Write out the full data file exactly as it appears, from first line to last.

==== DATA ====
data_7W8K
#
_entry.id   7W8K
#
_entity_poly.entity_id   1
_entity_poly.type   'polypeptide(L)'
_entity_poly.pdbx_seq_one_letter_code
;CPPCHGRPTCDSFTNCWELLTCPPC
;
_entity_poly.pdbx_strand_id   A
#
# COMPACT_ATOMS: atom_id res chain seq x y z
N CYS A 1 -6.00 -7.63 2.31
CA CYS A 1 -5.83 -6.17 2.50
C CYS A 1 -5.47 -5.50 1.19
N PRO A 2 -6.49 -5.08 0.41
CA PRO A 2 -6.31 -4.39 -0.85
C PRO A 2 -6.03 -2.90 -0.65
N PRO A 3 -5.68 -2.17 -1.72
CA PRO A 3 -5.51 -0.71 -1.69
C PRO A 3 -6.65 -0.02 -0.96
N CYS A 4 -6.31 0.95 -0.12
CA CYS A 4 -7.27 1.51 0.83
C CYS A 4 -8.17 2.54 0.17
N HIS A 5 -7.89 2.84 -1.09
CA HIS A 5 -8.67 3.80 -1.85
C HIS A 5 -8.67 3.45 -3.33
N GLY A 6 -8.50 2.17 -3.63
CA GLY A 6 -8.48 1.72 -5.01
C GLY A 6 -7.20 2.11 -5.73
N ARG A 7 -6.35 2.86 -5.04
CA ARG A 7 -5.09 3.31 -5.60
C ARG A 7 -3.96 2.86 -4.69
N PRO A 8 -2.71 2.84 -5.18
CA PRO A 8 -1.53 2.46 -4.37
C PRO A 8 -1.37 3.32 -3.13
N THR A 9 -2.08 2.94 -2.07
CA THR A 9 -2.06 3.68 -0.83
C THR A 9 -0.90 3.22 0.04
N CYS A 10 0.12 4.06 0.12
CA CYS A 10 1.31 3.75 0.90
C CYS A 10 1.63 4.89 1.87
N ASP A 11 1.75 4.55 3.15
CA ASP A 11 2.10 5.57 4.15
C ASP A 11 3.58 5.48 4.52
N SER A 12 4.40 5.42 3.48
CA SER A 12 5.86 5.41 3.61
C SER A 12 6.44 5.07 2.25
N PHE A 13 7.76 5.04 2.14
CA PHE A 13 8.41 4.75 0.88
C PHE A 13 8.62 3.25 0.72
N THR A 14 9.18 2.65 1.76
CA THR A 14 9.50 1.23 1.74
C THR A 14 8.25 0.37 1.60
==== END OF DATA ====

data_7W8K
#
_entry.id   7W8K
#
_entity_poly.entity_id   1
_entity_poly.type   'polypeptide(L)'
_entity_poly.pdbx_seq_one_letter_code
;CPPCHGRPTCDSFTNCWELLTCPPC
;
_entity_poly.pdbx_strand_id   A
#
# COMPACT_ATOMS: atom_id res chain seq x y z
N CYS A 1 -6.00 -7.63 2.31
CA CYS A 1 -5.83 -6.17 2.50
C CYS A 1 -5.47 -5.50 1.19
N PRO A 2 -6.49 -5.08 0.41
CA PRO A 2 -6.31 -4.39 -0.85
C PRO A 2 -6.03 -2.90 -0.65
N PRO A 3 -5.68 -2.17 -1.72
CA PRO A 3 -5.51 -0.71 -1.69
C PRO A 3 -6.65 -0.02 -0.96
N CYS A 4 -6.31 0.95 -0.12
CA CYS A 4 -7.27 1.51 0.83
C CYS A 4 -8.17 2.54 0.17
N HIS A 5 -7.89 2.84 -1.09
CA HIS A 5 -8.67 3.80 -1.85
C HIS A 5 -8.67 3.45 -3.33
N GLY A 6 -8.50 2.17 -3.63
CA GLY A 6 -8.48 1.72 -5.01
C GLY A 6 -7.20 2.11 -5.73
N ARG A 7 -6.35 2.86 -5.04
CA ARG A 7 -5.09 3.31 -5.60
C ARG A 7 -3.96 2.86 -4.69
N PRO A 8 -2.71 2.84 -5.18
CA PRO A 8 -1.53 2.46 -4.37
C PRO A 8 -1.37 3.32 -3.13
N THR A 9 -2.08 2.94 -2.07
CA THR A 9 -2.06 3.68 -0.83
C THR A 9 -0.90 3.22 0.04
N CYS A 10 0.12 4.06 0.12
CA CYS A 10 1.31 3.75 0.90
C CYS A 10 1.63 4.89 1.87
N ASP A 11 1.75 4.55 3.15
CA ASP A 11 2.10 5.57 4.15
C ASP A 11 3.58 5.48 4.52
N SER A 12 4.40 5.42 3.48
CA SER A 12 5.86 5.41 3.61
C SER A 12 6.44 5.07 2.25
N PHE A 13 7.76 5.04 2.14
CA PHE A 13 8.41 4.75 0.88
C PHE A 13 8.62 3.25 0.72
N THR A 14 9.18 2.65 1.76
CA THR A 14 9.50 1.23 1.74
C THR A 14 8.25 0.37 1.60